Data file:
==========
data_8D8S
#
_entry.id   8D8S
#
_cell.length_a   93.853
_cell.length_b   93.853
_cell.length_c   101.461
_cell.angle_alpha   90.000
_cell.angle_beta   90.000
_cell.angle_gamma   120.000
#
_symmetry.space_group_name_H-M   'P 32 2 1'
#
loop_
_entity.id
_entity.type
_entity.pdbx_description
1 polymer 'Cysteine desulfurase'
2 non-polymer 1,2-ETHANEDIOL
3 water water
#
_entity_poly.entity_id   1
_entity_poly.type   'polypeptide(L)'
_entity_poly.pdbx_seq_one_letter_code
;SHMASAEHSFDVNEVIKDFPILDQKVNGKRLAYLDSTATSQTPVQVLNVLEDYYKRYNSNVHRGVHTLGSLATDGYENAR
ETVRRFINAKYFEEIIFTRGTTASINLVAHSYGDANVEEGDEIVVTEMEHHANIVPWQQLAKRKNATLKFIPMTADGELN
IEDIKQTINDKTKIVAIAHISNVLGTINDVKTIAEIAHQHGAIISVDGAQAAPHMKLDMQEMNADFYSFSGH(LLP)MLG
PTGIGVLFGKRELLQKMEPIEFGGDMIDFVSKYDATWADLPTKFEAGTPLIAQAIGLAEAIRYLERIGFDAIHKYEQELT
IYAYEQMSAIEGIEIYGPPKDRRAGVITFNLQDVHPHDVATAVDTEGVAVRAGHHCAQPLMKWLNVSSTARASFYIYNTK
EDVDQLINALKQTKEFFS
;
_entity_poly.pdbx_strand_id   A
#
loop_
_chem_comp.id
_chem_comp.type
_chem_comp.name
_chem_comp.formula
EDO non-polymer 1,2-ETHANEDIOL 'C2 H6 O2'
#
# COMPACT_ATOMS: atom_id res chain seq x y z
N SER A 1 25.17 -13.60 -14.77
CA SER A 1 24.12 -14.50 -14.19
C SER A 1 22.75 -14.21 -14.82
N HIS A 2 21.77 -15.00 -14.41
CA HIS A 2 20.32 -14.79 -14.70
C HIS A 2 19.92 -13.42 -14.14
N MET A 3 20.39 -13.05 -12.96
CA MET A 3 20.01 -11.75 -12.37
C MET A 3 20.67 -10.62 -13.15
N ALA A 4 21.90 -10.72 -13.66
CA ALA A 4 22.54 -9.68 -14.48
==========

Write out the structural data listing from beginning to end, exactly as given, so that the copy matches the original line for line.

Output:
data_8D8S
#
_entry.id   8D8S
#
_cell.length_a   93.853
_cell.length_b   93.853
_cell.length_c   101.461
_cell.angle_alpha   90.000
_cell.angle_beta   90.000
_cell.angle_gamma   120.000
#
_symmetry.space_group_name_H-M   'P 32 2 1'
#
loop_
_entity.id
_entity.type
_entity.pdbx_description
1 polymer 'Cysteine desulfurase'
2 non-polymer 1,2-ETHANEDIOL
3 water water
#
_entity_poly.entity_id   1
_entity_poly.type   'polypeptide(L)'
_entity_poly.pdbx_seq_one_letter_code
;SHMASAEHSFDVNEVIKDFPILDQKVNGKRLAYLDSTATSQTPVQVLNVLEDYYKRYNSNVHRGVHTLGSLATDGYENAR
ETVRRFINAKYFEEIIFTRGTTASINLVAHSYGDANVEEGDEIVVTEMEHHANIVPWQQLAKRKNATLKFIPMTADGELN
IEDIKQTINDKTKIVAIAHISNVLGTINDVKTIAEIAHQHGAIISVDGAQAAPHMKLDMQEMNADFYSFSGH(LLP)MLG
PTGIGVLFGKRELLQKMEPIEFGGDMIDFVSKYDATWADLPTKFEAGTPLIAQAIGLAEAIRYLERIGFDAIHKYEQELT
IYAYEQMSAIEGIEIYGPPKDRRAGVITFNLQDVHPHDVATAVDTEGVAVRAGHHCAQPLMKWLNVSSTARASFYIYNTK
EDVDQLINALKQTKEFFS
;
_entity_poly.pdbx_strand_id   A
#
loop_
_chem_comp.id
_chem_comp.type
_chem_comp.name
_chem_comp.formula
EDO non-polymer 1,2-ETHANEDIOL 'C2 H6 O2'
#
# COMPACT_ATOMS: atom_id res chain seq x y z
N SER A 1 25.17 -13.60 -14.77
CA SER A 1 24.12 -14.50 -14.19
C SER A 1 22.75 -14.21 -14.82
N HIS A 2 21.77 -15.00 -14.41
CA HIS A 2 20.32 -14.79 -14.70
C HIS A 2 19.92 -13.42 -14.14
N MET A 3 20.39 -13.05 -12.96
CA MET A 3 20.01 -11.75 -12.37
C MET A 3 20.67 -10.62 -13.15
N ALA A 4 21.90 -10.72 -13.66
CA ALA A 4 22.54 -9.68 -14.48